Manyartists have dabbled in jewelry design to create one-of-a-kind symbols of love forthe women in their lives. Alexander Calder made pieces for his daughter. PabloPicasso gave brooches, rings, and carved amulets for his lovers Dora Maar andMarie-Thérèse Walter in the 1930s. Over the course of six years, curator DianeVenet gathered 187 such pieces by 124 artists for the Museum of Arts and Designexhibition "Picasso to Koons: The Artist as Jeweler," on view now through January 8.
"[The jewelry]is an intimate relationship between themselves as human beings, themselves asartists, themselves with their daughters, or the women in their lives, so it'san intimate story of their own story," Venet told ARTINFO.
Venet's ownobsession with collecting jewelry is more than two decades old. "It started when my husband [sculptor Bernar Venet] twisted abar of silver around my finger 25 years ago as an engagement ring. Then it wenton, exchanging with friends and artists," said Venet. Three piecesBernar gave Diane are in the show, including a pendant titled "RandomCombination of Indeterminate Lines."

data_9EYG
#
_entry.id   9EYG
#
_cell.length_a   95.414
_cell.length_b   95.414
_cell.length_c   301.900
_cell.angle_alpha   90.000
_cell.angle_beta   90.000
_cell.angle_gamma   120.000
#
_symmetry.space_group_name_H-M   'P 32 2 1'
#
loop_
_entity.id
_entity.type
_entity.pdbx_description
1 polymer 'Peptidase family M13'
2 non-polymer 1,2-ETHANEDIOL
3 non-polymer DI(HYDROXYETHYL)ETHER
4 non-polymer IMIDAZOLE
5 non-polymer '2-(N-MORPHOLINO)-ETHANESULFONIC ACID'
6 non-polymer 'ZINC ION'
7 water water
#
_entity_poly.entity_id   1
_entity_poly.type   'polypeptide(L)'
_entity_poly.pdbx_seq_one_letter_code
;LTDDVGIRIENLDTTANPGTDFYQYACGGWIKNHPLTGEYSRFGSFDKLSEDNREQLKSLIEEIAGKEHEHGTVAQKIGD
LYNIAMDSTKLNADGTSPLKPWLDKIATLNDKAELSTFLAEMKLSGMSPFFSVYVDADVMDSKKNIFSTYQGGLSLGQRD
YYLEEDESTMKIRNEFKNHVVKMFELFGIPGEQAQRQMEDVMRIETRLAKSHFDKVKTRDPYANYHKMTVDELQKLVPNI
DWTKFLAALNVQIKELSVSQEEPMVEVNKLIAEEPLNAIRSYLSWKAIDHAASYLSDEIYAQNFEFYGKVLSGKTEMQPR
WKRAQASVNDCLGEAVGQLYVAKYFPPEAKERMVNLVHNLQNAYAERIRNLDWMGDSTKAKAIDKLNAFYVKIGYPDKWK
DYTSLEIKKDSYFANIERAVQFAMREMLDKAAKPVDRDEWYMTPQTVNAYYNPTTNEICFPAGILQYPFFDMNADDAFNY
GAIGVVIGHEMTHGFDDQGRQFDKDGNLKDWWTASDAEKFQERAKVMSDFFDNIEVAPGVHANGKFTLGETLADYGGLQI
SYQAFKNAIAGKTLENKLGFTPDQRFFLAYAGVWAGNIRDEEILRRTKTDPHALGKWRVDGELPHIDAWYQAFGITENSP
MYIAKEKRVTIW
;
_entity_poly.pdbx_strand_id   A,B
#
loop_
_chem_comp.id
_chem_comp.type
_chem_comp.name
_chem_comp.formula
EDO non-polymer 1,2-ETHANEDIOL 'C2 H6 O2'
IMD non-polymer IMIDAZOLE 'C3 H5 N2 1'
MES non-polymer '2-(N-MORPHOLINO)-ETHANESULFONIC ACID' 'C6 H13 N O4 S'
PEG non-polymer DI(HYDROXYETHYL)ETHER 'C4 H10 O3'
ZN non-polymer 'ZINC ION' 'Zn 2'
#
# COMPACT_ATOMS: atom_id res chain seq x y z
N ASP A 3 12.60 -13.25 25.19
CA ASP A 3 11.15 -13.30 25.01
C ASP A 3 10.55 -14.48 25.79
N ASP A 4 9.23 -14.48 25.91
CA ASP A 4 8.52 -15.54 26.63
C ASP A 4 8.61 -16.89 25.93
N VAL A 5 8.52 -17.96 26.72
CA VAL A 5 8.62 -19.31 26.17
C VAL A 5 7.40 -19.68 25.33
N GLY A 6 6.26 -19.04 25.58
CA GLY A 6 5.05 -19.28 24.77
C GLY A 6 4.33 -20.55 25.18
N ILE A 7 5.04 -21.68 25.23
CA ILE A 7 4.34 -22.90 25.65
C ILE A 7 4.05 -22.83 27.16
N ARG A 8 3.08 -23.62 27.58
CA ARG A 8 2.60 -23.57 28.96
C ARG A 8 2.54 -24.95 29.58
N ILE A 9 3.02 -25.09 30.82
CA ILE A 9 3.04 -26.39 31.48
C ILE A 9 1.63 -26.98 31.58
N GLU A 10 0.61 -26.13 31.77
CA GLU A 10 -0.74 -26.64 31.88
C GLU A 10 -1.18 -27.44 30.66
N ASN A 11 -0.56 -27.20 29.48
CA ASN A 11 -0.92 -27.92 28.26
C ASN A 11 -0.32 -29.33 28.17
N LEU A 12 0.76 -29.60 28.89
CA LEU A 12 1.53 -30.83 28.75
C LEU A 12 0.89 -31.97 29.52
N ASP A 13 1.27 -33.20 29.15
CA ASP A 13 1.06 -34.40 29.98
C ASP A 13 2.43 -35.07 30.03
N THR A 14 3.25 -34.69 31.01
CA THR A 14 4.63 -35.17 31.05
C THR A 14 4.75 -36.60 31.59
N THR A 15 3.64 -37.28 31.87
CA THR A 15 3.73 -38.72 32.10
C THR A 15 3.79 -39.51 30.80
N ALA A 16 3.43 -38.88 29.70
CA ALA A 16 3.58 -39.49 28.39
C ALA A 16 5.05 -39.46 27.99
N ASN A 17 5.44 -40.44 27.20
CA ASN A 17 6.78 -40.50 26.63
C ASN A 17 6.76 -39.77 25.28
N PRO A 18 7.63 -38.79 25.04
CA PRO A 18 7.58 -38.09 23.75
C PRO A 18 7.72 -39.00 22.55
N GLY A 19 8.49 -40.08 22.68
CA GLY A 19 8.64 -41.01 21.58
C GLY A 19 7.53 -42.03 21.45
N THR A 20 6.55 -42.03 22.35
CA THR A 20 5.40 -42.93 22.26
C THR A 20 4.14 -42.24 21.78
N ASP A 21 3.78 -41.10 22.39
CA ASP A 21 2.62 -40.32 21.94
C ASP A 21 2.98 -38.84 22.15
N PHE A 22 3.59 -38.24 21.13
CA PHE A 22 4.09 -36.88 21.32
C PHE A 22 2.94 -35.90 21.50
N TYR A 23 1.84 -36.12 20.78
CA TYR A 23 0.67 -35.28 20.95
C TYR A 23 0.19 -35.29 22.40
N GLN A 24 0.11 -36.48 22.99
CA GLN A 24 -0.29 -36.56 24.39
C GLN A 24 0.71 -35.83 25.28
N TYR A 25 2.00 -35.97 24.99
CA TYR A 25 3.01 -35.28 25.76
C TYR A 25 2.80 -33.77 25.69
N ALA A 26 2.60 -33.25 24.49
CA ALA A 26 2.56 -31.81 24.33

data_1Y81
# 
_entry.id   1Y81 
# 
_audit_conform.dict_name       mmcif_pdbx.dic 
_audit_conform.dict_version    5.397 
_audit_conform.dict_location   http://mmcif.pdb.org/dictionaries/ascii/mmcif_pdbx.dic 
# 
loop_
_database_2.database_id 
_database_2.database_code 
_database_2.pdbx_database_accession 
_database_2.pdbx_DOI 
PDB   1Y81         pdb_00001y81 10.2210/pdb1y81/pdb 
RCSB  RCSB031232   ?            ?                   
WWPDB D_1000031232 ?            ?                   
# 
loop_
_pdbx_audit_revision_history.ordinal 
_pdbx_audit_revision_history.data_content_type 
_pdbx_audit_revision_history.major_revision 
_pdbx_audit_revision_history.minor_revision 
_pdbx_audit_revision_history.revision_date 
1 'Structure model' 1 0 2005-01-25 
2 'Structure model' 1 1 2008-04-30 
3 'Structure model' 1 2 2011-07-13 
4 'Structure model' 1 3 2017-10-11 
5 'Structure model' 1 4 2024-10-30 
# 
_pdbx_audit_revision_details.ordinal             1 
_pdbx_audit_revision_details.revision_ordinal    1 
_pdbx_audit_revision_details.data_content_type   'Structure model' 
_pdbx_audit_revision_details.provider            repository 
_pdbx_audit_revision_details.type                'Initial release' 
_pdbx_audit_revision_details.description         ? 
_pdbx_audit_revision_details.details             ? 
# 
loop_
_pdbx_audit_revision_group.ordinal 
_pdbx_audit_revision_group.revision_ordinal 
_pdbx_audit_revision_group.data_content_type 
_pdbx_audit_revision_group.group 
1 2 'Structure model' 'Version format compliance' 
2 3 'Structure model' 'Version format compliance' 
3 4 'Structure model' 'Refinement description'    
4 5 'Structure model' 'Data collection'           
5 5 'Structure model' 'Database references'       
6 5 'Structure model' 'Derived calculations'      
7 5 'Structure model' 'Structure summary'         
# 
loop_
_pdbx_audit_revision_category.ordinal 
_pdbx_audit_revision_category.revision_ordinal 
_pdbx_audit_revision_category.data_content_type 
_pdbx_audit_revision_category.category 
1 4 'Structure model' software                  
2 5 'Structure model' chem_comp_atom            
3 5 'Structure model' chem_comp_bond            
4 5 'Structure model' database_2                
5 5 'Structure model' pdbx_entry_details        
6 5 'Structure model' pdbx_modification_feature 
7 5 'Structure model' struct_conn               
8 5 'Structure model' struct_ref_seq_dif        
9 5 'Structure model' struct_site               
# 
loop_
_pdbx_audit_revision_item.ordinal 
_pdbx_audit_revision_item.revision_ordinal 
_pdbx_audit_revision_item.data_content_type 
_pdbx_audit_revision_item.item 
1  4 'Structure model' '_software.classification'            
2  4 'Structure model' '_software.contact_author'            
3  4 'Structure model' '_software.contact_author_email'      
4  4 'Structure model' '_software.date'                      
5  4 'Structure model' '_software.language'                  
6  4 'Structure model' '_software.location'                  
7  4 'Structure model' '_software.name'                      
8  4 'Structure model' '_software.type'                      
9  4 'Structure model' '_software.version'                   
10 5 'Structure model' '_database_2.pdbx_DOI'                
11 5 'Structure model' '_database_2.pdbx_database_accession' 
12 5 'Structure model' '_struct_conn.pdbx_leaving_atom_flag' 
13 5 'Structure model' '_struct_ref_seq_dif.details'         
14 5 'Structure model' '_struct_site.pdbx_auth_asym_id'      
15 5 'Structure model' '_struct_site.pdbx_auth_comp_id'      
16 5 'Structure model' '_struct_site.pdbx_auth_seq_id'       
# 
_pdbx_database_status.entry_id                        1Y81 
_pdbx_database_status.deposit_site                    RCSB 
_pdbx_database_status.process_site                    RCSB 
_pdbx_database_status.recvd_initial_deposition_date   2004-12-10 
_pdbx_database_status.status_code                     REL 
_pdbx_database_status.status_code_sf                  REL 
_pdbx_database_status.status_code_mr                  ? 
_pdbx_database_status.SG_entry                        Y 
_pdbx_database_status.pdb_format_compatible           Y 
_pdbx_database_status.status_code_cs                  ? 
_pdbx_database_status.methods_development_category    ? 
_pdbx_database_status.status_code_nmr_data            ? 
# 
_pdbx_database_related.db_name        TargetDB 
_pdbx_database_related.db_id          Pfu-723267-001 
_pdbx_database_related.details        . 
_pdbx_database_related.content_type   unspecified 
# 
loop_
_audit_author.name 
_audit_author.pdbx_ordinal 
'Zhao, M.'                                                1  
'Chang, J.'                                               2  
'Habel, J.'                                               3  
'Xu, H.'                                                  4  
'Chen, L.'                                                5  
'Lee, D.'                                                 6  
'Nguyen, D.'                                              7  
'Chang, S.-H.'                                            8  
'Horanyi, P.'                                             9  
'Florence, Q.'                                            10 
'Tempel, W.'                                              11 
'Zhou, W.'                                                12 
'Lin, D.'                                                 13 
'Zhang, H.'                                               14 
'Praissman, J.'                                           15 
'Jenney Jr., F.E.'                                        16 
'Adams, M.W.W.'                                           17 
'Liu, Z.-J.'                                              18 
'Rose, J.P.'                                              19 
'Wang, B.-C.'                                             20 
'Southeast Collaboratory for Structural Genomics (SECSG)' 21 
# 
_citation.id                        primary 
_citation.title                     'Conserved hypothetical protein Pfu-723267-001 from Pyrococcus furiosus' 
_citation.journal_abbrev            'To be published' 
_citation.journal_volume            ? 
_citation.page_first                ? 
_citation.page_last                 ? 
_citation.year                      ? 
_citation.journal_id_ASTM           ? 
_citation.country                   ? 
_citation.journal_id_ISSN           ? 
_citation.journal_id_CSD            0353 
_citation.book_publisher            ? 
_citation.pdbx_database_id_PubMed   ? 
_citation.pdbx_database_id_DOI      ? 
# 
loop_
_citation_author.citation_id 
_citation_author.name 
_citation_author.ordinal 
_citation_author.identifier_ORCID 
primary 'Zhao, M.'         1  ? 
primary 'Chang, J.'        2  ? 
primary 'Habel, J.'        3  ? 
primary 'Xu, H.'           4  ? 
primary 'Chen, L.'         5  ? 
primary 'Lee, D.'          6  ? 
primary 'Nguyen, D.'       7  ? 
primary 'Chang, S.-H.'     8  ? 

About 65 percent of "Picasso to Koons: The Artist as Jeweler" is from Venet's personal collection; the remaining 35percent was loaned to the museum by dealers, artists, or collectors. Many of thetrinkets are reminiscent of the artworks that made their designers famous. Theyinclude a 2004 Damien Hirst silver pill charm bracelet; a Louise Bourgeoisnecklace shaped from two thick silver bars and a sting of crystals hanging downthe center; an 18-carat gold ring version of Robert Indiana's "LOVE" sculpture; a silver pendant in the shape of Jeff Koons's signature "Rabbit"for Stella McCartney; and a Salvador Dalí gold brooch in the shape ofa mouth with ruby lips and cultured pearl teeth. Pieces by Jean Cocteau, RoyLichtenstein, Man Ray, Sam Taylor-Wood, Nam June Paik, Georges Braque, RomainOpalka, and more are also featured in the exhibition.
While it wasinteresting to see how artists conceptualized their aesthetic in accessoryform, the exhibition left us wondering about the back stories behind thepieces. Did Dalí create the brooch as a token of affection for his wife Gala, or one of his many lovers?
To see highlights of "From Picasso to Koons: The Artist as Jeweler," click the slideshow to the left.